January 27, 2014
“Australia is watching us,” said Steve Cushman, instructor for Tallahassee Community College’s Oyster Aquaculture Certification program. The new program, created and administered by TCC’s Wakulla Environmental Institute, instructs students in the art and science of cultivating, harvesting and marketing oysters. Oyster growers Down Under are watching us, because the type of oyster production proposed in the WEI program is based on Australia’s long-line oyster farming method.
Long-line oyster farming is much different than the tonging method used locally, and was not legally possible in Florida until about six months ago. Cushman’s connections to Australian oyster farmers have turned their eyes to Wakulla County, curious for the results of the program.
Prior to July 2013, oyster harvesting was primarily restricted to oysters growing wild in beds on the bottom of our bays. Until then it was illegal for anyone to use the entire water column for aquaculture, restricting water use to only 6 inches above the bottom. On July 1, 2013 the law changed, allowing full use of the water column for aquaculture.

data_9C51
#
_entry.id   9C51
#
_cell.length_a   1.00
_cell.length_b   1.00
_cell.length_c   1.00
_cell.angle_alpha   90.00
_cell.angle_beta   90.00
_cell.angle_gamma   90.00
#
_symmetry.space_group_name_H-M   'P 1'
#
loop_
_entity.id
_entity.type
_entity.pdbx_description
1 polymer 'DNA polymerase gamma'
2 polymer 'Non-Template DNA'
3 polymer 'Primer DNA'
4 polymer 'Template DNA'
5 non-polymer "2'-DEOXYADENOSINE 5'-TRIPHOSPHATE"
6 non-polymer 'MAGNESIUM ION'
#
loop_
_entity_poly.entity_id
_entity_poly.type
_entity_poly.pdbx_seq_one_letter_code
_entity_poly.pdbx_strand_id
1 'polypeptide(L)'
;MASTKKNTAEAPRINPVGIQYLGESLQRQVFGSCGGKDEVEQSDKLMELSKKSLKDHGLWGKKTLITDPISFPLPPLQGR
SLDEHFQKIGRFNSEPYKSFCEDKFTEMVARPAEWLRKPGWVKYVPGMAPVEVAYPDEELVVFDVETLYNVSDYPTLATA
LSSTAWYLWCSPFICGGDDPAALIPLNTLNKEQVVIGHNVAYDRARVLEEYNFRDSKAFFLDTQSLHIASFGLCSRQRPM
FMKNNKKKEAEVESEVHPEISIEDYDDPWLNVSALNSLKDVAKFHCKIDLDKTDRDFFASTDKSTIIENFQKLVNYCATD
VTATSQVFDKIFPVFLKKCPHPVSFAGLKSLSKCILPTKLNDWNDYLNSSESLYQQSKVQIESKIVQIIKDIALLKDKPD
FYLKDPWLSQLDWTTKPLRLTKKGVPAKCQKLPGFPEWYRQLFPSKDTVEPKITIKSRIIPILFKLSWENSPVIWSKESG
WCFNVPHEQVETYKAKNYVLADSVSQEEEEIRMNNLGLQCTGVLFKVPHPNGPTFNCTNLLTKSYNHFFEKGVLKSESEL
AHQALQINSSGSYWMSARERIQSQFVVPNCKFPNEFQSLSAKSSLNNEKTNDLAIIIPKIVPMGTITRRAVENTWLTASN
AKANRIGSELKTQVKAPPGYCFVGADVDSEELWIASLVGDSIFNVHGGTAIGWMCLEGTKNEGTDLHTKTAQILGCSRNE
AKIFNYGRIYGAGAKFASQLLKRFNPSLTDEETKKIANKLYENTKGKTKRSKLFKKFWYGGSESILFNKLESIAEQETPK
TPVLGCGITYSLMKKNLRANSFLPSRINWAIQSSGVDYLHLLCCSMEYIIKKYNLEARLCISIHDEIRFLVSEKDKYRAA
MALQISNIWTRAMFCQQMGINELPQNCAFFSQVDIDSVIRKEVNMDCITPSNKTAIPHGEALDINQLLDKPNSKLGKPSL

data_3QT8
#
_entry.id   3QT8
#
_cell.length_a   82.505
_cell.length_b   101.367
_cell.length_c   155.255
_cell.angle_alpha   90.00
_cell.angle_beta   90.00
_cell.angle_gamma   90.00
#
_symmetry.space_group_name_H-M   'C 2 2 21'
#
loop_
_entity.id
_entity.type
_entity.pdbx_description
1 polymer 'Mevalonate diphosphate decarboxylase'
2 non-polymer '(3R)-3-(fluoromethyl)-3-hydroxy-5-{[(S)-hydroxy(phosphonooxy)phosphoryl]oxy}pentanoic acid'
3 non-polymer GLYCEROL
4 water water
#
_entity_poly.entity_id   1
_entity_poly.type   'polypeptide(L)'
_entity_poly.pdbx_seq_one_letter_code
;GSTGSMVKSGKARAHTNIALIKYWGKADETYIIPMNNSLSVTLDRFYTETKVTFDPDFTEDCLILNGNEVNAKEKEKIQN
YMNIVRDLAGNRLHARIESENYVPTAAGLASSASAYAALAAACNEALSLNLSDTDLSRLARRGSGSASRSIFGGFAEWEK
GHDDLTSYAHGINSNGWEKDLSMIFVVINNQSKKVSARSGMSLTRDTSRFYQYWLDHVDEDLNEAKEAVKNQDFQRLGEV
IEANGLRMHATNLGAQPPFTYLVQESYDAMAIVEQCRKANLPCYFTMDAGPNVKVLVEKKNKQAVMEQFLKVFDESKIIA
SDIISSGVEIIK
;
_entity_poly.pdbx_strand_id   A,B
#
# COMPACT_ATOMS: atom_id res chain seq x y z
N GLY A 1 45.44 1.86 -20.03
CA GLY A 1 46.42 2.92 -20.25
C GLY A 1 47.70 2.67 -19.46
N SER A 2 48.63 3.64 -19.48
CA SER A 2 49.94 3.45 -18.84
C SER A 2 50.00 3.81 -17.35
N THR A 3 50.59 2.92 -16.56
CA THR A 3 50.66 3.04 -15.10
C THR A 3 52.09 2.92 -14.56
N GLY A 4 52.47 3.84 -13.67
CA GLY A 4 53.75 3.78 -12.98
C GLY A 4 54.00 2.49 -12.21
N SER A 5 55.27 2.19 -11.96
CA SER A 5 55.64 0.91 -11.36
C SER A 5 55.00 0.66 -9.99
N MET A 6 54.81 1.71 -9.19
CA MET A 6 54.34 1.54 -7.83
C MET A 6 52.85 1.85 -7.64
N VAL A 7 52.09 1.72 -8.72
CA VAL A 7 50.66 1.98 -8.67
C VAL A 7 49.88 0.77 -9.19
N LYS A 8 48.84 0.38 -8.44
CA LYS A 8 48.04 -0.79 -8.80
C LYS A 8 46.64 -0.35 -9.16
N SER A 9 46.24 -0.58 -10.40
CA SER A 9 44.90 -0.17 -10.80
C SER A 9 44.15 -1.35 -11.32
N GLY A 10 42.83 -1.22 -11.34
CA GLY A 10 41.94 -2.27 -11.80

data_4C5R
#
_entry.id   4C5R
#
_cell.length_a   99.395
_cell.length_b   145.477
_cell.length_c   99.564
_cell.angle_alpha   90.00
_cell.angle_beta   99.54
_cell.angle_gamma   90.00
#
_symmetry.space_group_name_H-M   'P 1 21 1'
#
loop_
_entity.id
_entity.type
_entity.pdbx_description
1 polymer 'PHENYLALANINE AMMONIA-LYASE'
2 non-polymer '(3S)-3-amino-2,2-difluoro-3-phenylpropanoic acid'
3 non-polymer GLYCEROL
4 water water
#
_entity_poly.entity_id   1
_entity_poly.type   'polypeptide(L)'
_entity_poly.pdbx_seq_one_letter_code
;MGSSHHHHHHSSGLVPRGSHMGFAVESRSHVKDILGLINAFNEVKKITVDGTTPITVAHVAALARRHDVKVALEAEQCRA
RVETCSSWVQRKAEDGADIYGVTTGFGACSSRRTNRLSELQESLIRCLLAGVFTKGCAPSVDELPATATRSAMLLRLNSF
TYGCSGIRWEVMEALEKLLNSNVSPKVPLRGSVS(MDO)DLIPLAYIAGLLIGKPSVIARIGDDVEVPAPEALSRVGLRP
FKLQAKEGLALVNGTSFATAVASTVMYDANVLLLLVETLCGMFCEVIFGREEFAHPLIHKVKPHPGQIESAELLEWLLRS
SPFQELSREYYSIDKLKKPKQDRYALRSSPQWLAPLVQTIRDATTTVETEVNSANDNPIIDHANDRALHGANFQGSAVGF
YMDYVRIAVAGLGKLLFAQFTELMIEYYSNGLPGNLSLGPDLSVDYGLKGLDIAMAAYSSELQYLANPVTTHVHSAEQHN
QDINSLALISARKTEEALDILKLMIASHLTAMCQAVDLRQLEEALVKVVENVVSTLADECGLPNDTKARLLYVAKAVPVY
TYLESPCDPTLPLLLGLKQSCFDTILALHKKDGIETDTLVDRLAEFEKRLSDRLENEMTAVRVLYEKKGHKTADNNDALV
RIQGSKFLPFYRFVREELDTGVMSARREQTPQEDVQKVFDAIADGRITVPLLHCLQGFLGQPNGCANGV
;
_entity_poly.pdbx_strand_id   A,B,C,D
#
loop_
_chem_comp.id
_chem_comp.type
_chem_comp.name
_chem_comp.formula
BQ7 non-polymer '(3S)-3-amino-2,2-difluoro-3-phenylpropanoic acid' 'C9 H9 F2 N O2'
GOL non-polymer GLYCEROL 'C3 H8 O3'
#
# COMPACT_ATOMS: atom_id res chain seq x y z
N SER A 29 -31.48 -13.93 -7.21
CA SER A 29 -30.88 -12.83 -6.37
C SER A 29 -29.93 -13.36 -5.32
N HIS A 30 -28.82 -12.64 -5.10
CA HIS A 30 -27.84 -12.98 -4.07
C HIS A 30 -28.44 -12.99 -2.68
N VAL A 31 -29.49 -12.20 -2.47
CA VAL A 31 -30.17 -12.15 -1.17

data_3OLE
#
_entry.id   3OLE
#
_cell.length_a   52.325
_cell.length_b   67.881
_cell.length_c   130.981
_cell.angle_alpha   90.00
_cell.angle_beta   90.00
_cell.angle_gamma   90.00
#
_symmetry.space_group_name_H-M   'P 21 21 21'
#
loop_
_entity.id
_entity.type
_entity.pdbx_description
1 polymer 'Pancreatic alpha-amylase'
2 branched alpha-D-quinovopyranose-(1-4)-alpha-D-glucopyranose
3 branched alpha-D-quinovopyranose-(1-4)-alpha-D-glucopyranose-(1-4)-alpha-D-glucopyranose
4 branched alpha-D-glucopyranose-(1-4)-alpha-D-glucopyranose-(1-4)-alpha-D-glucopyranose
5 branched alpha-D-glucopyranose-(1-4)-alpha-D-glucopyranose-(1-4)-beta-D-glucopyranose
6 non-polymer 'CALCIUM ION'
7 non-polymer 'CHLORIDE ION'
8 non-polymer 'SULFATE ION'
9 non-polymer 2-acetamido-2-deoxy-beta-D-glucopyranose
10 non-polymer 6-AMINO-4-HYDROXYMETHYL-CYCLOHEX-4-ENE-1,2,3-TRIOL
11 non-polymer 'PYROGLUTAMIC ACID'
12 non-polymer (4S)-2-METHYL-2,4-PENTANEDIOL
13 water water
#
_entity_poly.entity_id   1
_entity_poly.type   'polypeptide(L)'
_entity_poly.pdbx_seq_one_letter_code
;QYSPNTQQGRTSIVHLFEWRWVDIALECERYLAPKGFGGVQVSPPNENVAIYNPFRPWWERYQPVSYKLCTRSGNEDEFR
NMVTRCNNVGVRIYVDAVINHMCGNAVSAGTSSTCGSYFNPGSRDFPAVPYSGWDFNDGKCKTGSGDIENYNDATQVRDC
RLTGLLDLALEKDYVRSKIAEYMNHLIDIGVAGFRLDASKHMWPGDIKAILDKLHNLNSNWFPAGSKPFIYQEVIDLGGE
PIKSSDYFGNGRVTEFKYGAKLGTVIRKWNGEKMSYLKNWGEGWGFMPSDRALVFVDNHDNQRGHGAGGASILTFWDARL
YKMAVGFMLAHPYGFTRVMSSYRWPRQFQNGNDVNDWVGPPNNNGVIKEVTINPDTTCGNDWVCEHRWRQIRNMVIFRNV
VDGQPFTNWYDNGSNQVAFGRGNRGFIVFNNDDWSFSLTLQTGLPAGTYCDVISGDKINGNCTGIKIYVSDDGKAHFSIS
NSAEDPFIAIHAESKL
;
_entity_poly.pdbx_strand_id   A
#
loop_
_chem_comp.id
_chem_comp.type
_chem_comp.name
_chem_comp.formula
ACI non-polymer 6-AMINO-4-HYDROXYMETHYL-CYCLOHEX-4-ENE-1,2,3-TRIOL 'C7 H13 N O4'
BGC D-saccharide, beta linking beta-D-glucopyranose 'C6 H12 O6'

The new law presented an opportunity for Florida to introduce a different process for cultivating oysters. “This is an experiment,” said WEI executive director Bob Ballard. “The purpose of the program is to bring jobs and money to Wakulla and the surrounding areas. If successful, this will change the economic face of Wakulla County.”